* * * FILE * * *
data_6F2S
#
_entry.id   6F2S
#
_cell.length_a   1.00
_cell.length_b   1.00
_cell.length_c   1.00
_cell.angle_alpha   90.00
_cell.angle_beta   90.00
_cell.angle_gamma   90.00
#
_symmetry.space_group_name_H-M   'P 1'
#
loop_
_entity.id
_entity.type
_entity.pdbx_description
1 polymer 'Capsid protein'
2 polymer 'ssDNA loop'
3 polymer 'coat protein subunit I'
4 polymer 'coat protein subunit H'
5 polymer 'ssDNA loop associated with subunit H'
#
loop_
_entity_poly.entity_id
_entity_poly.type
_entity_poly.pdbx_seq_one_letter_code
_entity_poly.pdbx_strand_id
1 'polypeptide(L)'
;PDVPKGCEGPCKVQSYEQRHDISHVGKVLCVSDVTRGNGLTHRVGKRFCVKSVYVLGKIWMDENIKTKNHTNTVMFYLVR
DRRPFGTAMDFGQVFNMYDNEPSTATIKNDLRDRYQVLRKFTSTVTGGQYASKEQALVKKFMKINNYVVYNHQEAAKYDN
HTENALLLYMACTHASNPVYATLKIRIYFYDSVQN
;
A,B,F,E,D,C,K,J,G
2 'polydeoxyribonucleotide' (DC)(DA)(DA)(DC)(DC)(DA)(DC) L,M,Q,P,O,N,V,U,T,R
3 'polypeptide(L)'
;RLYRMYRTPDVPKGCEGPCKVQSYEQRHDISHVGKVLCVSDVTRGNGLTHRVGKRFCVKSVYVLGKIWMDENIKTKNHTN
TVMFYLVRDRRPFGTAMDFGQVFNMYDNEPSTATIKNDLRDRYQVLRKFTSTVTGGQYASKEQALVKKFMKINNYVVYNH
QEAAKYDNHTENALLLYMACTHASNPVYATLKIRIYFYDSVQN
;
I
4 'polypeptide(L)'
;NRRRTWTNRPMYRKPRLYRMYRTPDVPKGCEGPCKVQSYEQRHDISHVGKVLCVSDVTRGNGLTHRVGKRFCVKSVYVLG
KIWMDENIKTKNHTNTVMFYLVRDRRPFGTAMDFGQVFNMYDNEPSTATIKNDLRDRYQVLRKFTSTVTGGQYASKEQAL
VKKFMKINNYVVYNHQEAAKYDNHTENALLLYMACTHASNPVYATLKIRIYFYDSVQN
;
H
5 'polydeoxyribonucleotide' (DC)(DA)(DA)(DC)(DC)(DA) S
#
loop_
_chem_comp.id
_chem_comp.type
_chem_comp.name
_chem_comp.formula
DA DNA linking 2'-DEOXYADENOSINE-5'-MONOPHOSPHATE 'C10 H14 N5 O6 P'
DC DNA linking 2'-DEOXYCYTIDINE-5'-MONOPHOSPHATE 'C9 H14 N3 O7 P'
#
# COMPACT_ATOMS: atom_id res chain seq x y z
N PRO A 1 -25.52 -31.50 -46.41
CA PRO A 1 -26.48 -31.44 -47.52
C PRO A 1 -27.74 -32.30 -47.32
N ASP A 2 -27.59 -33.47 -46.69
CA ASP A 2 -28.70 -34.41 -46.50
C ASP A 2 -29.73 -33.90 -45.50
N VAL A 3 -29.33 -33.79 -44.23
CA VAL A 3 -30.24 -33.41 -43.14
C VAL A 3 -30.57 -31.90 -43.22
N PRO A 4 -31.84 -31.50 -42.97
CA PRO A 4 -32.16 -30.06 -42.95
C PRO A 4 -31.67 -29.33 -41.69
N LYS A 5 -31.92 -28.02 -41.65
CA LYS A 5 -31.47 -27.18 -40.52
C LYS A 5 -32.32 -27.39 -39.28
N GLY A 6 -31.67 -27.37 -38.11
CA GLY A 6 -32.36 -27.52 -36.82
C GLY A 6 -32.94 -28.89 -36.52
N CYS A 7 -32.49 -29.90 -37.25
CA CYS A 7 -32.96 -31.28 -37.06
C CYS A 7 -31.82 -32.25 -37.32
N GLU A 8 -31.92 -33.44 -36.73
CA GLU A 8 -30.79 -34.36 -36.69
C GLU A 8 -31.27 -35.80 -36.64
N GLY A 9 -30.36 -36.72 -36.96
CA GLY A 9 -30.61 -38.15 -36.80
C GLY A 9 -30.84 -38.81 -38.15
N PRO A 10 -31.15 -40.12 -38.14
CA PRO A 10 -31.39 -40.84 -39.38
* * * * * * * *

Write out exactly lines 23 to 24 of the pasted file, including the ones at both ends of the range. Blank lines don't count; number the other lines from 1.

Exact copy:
#
loop_